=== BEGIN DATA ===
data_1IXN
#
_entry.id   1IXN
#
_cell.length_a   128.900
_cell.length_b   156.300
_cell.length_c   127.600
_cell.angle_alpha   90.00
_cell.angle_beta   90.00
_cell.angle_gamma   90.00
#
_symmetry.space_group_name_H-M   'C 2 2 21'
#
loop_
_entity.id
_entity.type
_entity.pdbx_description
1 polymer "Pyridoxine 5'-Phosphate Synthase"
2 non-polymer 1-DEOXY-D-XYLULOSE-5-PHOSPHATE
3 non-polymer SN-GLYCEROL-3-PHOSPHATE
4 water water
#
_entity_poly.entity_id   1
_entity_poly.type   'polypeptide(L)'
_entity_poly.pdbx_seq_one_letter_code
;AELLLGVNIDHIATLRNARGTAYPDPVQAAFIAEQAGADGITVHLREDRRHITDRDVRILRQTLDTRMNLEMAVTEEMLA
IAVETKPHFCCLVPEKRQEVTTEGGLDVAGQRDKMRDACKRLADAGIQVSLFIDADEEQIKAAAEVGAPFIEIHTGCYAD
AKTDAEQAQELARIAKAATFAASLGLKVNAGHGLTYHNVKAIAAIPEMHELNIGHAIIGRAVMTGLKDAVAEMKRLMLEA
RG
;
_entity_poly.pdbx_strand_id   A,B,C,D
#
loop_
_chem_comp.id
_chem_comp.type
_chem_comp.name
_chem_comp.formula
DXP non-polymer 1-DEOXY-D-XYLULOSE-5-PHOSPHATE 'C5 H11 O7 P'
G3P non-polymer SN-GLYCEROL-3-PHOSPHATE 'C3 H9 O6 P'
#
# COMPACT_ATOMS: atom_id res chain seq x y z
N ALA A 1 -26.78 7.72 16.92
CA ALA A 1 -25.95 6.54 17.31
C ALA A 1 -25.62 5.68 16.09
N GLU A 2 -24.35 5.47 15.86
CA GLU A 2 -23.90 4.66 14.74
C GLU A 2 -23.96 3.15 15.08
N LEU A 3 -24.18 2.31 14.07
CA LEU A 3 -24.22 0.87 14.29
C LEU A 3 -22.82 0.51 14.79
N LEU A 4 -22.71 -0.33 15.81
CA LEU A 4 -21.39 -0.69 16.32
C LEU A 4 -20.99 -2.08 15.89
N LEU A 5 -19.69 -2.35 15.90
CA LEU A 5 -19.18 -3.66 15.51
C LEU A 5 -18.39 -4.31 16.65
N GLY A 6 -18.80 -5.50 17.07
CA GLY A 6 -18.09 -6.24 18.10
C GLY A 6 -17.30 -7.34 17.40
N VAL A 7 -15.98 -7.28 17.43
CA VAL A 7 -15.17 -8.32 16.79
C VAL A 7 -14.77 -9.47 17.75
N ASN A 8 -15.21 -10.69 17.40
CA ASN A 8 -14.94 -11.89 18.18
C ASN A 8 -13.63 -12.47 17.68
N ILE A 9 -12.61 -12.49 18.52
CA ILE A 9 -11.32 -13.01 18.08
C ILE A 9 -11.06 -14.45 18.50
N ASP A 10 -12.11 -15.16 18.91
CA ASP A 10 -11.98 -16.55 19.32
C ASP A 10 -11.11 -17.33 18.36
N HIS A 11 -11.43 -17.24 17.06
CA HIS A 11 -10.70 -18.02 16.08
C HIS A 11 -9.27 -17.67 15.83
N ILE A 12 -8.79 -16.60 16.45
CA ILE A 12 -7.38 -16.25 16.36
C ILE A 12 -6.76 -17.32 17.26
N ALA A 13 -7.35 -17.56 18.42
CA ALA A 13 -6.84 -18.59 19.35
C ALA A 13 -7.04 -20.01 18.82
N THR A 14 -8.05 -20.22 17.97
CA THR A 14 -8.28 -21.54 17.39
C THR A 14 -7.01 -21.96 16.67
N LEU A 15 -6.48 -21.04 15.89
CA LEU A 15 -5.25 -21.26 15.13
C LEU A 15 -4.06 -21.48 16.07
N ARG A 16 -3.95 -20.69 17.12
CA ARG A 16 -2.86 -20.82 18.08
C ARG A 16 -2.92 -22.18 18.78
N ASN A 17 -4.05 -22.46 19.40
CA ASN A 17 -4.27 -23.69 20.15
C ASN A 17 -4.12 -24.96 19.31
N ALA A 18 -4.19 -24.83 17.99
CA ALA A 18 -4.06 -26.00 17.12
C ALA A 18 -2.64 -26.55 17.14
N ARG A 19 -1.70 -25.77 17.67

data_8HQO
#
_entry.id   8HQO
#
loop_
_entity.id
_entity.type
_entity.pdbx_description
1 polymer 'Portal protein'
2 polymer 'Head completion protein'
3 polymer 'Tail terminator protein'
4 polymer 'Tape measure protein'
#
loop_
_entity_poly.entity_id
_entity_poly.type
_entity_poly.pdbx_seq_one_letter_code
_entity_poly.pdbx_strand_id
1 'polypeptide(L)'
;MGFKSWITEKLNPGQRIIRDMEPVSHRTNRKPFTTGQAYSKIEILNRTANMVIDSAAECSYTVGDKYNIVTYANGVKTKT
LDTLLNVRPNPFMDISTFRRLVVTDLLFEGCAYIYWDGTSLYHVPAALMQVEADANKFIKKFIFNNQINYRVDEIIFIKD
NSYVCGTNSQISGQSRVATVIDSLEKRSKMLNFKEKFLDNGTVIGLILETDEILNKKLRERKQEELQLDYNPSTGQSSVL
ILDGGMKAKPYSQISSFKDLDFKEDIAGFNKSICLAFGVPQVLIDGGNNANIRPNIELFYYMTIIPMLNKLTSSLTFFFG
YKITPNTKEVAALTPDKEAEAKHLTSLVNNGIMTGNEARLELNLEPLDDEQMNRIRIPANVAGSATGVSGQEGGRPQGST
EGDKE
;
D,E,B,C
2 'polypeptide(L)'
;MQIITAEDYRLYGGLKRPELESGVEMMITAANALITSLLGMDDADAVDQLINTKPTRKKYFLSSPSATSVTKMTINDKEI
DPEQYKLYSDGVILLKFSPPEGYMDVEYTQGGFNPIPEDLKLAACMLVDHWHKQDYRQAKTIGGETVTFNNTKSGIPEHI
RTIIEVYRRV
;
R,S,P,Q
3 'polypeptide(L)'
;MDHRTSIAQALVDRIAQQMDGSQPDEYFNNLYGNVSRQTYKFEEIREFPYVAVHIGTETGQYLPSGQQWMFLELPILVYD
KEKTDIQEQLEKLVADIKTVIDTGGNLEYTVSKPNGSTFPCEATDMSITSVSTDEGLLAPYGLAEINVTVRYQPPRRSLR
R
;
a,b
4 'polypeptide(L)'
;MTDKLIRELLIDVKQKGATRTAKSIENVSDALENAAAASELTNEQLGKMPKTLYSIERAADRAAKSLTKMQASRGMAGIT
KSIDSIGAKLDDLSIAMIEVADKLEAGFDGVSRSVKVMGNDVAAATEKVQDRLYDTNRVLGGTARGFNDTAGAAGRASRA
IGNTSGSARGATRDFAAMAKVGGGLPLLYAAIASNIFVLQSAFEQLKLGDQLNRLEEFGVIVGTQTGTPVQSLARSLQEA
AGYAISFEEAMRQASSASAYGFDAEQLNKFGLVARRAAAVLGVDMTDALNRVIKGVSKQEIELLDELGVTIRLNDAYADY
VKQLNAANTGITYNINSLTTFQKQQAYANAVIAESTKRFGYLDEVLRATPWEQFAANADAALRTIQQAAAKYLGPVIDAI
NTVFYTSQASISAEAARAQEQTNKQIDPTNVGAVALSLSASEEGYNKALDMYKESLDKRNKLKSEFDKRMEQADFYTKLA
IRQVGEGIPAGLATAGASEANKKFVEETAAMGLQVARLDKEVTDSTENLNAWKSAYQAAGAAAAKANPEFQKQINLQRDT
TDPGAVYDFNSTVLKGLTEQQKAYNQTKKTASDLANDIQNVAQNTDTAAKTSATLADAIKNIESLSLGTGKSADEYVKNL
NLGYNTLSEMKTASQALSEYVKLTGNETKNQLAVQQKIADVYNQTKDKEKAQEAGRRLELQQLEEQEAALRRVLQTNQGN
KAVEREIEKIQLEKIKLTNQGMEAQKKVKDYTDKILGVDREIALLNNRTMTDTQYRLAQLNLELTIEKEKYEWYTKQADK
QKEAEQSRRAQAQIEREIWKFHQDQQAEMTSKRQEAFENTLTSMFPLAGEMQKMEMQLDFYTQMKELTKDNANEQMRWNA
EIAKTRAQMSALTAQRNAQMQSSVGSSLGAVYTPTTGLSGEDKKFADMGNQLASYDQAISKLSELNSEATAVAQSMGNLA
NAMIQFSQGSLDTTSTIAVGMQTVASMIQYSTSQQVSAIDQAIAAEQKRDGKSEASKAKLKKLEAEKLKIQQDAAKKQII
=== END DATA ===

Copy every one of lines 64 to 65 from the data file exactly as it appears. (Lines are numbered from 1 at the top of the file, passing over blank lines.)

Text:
CA ASN A 8 -14.94 -11.89 18.18
C ASN A 8 -13.63 -12.47 17.68